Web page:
The History of Paris

Tour Creator

Ana Isabel is an artist, a documentary director in Paris. Passionate about art, food and history, she fell in love with the city while visiting and has changed her life…Read More Bio »

Tour Type:

Historical

Paris

GPS-directed

Remote Tour Included

1+hr/2.5hrs(Extended itinerary)

1km/2.5km(Extended itinerary)

Our tour will delve into stories about Queens, Kings, Saints, scholars and revolutionaries. We’ll follow the history of Paris from its beginning as a Roman village called Lutecia. You will go from the French capital’s most famous sites such as the Notre Dame, Saint Chapelle, Place des Vosges and the Luxembourg Gardens to unknown cinematic streets, shopping villages and even a Roman arena.

Avoid the Crowds

Allows you to explore without having to be shoulder-to-shoulder in a large tour group

Created by an exceptional local tour guide

Written by a Paris tour guide with a PhD in Roman Languages and Literatures and a Master in Cinema

GPS Directions

Easy-to-follow GPS directions to get you from one point to the next on your tour

Highlights include:

Place de la Sorbonne, Arenes de Lutece, and Notre Dame

Remote Tour Included

As with all our tours, a remote tour is included that can be enjoyed from home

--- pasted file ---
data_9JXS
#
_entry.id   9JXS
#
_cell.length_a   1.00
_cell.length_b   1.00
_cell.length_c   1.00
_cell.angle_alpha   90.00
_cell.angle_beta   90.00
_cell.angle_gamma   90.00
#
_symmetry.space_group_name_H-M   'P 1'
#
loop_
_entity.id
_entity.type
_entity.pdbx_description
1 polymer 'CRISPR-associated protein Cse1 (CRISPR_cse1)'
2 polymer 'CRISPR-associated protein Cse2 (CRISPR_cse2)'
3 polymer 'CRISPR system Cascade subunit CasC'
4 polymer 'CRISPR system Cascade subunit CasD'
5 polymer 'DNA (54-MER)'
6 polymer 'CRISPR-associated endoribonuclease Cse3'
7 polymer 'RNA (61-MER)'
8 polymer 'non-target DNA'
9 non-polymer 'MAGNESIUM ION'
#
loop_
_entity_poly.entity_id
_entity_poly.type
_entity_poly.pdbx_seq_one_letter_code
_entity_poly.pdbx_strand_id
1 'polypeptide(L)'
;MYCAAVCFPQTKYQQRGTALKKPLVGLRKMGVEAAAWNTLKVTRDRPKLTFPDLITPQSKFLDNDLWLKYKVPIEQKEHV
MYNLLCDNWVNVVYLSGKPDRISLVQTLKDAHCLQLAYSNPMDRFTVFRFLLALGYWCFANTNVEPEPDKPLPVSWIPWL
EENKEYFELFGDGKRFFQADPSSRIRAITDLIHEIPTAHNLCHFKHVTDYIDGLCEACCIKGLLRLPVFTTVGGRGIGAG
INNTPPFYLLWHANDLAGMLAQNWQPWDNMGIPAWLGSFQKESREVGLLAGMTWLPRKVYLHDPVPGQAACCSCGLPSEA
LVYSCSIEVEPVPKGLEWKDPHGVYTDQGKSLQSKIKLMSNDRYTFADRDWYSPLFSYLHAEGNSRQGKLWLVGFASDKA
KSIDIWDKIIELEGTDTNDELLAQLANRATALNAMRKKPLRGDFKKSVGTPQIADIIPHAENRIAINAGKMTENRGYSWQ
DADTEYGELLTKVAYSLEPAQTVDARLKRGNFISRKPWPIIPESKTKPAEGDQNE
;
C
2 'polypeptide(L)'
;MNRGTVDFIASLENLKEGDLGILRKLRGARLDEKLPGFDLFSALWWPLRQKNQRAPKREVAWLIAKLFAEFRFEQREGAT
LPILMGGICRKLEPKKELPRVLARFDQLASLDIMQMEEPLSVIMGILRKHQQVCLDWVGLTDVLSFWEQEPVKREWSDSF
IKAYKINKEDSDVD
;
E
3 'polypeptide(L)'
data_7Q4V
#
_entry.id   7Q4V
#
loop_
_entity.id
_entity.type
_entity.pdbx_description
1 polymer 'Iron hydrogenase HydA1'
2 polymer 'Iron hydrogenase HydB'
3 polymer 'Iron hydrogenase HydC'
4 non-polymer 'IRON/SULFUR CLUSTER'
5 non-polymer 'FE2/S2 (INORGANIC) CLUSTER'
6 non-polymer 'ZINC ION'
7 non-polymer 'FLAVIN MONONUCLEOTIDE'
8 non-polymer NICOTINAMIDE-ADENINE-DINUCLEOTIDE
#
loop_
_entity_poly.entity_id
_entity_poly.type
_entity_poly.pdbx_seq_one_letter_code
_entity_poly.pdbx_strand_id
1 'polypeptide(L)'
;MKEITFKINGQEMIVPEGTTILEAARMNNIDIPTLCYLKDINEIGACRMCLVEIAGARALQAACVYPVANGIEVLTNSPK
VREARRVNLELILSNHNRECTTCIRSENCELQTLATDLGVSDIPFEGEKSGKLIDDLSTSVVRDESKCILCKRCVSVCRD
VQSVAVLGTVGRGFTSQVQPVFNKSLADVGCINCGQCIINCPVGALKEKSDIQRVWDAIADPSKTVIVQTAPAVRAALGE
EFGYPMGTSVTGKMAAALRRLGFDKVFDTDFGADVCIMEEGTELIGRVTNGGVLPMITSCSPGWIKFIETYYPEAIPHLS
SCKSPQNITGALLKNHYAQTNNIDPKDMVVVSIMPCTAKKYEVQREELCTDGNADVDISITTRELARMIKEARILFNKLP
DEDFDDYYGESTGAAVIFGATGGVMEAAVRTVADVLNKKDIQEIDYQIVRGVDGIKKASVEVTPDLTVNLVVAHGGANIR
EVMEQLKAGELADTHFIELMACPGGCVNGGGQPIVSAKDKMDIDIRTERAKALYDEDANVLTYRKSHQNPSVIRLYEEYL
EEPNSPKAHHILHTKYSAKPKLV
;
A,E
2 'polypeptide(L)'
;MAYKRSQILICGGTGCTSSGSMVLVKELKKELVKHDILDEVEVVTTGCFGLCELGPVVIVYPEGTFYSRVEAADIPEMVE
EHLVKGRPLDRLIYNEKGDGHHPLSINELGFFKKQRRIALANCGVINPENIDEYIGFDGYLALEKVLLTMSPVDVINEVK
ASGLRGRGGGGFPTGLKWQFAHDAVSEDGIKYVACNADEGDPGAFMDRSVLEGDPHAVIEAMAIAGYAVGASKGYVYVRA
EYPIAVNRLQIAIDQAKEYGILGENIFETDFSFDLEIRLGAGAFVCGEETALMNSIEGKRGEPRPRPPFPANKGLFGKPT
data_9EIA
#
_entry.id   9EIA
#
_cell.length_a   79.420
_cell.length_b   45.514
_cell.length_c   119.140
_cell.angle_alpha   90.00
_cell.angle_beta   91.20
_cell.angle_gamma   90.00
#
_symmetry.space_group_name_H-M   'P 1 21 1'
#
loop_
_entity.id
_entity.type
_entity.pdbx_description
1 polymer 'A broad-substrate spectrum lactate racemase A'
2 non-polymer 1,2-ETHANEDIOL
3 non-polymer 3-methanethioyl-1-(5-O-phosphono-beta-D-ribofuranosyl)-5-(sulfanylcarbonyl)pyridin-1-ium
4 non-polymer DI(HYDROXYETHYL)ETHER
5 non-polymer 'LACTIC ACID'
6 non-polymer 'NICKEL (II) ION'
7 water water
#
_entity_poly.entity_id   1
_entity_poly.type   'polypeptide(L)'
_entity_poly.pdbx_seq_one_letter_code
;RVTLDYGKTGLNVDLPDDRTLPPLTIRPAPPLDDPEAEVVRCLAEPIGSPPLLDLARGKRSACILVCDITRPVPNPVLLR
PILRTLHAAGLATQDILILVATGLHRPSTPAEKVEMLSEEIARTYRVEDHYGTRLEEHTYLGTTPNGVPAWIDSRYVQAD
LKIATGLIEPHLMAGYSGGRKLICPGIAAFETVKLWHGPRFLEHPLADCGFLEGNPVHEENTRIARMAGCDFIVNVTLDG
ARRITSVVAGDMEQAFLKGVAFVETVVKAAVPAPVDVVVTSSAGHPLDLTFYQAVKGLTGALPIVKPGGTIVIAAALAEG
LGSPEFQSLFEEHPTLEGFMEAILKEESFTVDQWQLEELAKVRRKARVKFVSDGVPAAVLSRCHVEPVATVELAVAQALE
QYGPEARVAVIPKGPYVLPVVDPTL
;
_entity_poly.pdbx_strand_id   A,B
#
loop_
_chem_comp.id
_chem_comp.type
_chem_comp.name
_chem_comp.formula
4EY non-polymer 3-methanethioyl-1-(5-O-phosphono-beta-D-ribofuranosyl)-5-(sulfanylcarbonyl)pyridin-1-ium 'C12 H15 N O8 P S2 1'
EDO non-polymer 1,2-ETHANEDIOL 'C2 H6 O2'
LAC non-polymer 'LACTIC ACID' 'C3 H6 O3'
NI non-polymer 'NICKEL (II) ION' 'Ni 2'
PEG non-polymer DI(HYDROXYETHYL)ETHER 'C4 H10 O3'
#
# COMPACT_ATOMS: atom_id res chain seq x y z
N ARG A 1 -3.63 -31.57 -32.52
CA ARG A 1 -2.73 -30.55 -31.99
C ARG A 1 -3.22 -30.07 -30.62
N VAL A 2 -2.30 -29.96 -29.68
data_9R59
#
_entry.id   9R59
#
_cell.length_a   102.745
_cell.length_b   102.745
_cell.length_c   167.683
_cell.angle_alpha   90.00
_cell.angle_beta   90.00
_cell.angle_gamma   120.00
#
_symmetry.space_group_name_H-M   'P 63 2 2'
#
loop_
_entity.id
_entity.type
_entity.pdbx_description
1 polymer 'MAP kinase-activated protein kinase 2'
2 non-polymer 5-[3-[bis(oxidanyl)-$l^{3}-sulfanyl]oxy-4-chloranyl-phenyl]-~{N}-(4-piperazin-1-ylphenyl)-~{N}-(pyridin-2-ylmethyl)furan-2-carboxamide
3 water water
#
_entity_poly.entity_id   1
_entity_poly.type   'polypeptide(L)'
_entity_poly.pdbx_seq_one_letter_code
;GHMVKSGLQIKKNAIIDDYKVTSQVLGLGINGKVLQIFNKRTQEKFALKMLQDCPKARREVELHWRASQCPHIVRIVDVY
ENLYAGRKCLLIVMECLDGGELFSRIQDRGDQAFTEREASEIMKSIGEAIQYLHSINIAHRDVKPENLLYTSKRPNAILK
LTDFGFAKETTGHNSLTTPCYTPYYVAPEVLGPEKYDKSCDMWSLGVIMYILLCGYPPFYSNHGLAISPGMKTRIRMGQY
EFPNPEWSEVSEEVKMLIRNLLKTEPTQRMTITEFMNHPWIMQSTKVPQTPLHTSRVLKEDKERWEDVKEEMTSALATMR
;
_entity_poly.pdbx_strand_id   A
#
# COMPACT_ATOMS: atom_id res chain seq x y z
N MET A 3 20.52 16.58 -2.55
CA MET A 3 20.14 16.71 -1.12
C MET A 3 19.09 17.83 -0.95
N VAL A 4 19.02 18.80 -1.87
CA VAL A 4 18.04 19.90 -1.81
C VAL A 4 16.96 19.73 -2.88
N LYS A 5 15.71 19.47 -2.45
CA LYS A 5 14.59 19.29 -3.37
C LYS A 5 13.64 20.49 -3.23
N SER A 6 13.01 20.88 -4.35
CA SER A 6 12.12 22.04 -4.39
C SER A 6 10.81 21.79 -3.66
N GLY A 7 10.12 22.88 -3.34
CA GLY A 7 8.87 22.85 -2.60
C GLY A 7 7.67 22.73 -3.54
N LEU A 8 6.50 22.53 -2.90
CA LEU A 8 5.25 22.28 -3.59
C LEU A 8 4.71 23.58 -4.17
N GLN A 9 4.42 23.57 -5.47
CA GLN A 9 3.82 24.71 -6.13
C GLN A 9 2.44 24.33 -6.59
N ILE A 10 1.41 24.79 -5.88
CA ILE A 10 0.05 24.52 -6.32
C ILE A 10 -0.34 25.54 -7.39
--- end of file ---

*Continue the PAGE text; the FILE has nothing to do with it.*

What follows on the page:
Itineraries

History of Paris – Extended

History of Paris – Standard

  1. Jardin du Luxembourg - The biggest garden in Paris, the Jardin du Luxembourg is peaceful and the best place for Parisians to relax and exercise. Follow the history of the 17th century palace, from Queen Marie de Médicis’ project to the contemporary Senate and take a dive into the 22.5 hectares of this beautiful French park with countless Italian influences.
  2. Fontaine Médicis - Built in 1630, at the request of Marie de Médicis, this is a true celebration of her Italian family and heritage. Once the central piece of the Luxembourg gardens, moved to its current position and saved by Napoleon in the 19th century, the Fontaine Médicis is considered one of the most beautiful fountains in Paris.
  3. Place de la Sorbonne - The history of this square goes back to the 2nd century. Intrinsically connected to the Sorbonne University, the Sorbonne square has been a center for knowledge since the Middle Ages and a central piece in the history of the Latin quarter.
  4. Cinémas Rue Champollion - Connected to cinema’s history since the Lumière brothers projected their first images, Paris is a city of cinema lovers. Get to know a small street that houses 3 of the most authentic movie theaters in the French capital: Le Champo, Reflet Medicis and the Filmothèque du Quartier Latin.
  5. Collège de France - This is one of the most unique public higher education institutions in the world. The purpose of Collège de France is to lead international research in all fields and teach everyone, making knowledge truly available to all and free.